Canada Goose, Branta canadensis
Note: this post, while published, is a work in progress, as are all posts in this series, My Photo Life List. My goal is to photograph every species of bird that is seen on a regular basis here in Michigan, working from a list compiled by the Michigan chapter of the Audubon Society. This will be a lifelong project, that I began in January of 2013, and as I shoot better photos of this, or any other species, I will update the post for that species with better photos when I can. While this series is not intended to be a field guide per se, my minimum standard for the photos in this series is that one has to be able to make a positive identification of the species in my photos. The information posted here is from either my observations or the Wikipedia, the online free encyclopedia, however, I have personally shot all the photos appearing in this series.
Canada Goose, Branta canadensis, another very common waterfowl, since I just did mallards, I thought that I may as well knock this one out too.
This species is native to North America. It breeds in Canada and the northern United States in a variety of habitats. Its nest is usually located in an elevated area near water such as streams, lakes, ponds and sometimes on a beaver lodge. Its eggs are laid in a shallow depression lined with plant material and down.
By the early 20th century, over-hunting and loss of habitat in the late 19th century and early 20th century had resulted in a serious decline in the numbers of this bird in its native range. The Giant Canada Goose subspecies was believed to be extinct in the 1950’s until, in 1962, a small flock was discovered wintering in Rochester, Minnesota, by Harold Hanson of the Illinois Natural History Survey. With improved game laws and habitat recreation and preservation programs, their populations have recovered in most of their range, although some local populations, especially of the subspecies occidentalis, may still be declining.
In recent years, Canada Goose populations in some areas have grown substantially, so much so that many consider them pests for their droppings, bacteria in their droppings, noise, and confrontational behavior. This problem is partially due to the removal of natural predators and an abundance of safe, man-made bodies of water near food sources, such as those found on golf courses, in public parks and beaches, and in planned communities. Due in part to the interbreeding of various migratory subspecies with the introduced non-migratory Giant subspecies, Canada Geese are frequently a year-around feature of such urban environments.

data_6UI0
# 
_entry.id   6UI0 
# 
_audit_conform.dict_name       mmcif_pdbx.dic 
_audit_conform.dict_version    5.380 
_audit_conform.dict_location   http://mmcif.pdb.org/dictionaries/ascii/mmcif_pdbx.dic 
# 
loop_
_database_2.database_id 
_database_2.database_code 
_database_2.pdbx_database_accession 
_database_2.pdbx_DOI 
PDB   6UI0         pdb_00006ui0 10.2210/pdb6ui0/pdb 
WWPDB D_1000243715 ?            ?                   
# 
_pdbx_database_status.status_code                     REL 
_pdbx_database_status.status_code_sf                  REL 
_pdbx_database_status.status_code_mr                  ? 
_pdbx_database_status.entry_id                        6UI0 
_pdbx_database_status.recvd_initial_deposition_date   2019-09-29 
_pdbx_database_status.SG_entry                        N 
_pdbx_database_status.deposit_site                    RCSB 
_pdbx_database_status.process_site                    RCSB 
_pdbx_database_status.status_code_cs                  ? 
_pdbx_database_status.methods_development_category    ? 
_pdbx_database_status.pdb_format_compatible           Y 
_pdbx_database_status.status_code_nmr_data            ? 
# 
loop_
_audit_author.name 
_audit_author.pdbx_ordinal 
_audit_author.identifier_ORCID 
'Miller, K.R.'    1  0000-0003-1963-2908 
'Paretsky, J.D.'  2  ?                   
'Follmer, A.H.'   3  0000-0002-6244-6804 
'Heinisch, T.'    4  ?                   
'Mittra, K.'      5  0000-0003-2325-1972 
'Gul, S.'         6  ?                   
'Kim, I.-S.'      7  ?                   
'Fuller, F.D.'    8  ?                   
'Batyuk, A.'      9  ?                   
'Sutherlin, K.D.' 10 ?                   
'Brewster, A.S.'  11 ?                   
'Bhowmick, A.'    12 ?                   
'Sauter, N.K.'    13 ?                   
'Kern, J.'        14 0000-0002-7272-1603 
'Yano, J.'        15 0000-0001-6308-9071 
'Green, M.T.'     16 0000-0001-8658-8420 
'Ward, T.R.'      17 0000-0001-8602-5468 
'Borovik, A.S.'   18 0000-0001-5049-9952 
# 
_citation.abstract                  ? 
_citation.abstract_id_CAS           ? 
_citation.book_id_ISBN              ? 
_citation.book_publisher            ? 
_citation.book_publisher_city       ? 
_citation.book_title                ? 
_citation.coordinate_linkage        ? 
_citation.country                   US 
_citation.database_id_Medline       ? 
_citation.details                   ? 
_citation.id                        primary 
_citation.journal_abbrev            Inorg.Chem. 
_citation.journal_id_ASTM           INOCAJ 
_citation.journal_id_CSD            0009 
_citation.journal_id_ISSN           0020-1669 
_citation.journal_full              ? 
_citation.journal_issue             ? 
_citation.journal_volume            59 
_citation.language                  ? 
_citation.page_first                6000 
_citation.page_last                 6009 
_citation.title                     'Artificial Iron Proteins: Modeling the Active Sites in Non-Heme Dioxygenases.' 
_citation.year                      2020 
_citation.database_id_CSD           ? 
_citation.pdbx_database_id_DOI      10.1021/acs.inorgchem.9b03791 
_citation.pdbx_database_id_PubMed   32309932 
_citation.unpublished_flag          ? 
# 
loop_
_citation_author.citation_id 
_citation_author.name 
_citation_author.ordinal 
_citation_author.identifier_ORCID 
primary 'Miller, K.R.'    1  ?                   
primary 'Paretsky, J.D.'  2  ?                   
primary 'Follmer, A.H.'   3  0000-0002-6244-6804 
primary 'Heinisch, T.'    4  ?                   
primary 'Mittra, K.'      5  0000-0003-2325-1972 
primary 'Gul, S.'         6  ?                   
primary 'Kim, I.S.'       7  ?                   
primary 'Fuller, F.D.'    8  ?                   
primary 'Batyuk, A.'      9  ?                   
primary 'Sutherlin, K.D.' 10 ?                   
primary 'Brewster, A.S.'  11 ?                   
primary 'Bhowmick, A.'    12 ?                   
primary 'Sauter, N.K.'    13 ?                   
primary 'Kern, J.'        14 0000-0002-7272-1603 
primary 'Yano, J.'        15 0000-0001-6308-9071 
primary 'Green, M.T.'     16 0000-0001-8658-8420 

To me, the Canada geese mark the changing of the seasons. Seeing and hearing large flocks in the familiar “V” formations winging their way south in the fall, then north again to signal that spring is near. They also represent the comeback that wildlife can make once we learn not to attempt to kill them all off, although some, who see them as a nuisance, may feel differently. They are also a symbol of the north, less developed and more wild areas of Michigan, for when I was growing up, seeing one near where I lived was a rarity, other than during their migration.
On to the photos, and since it’s fairly easy to get a shot like this of one on the ground….
…or like this…
…most of the rest of the photos will be of them in flight. But first, a shot of one doing one of the things geese do best, honking.
Well, maybe two honkers honking.
Now for the flight photos.
This is number 33 in my photo life list, only 317 to go!
That’s it for this one, thanks for stopping by!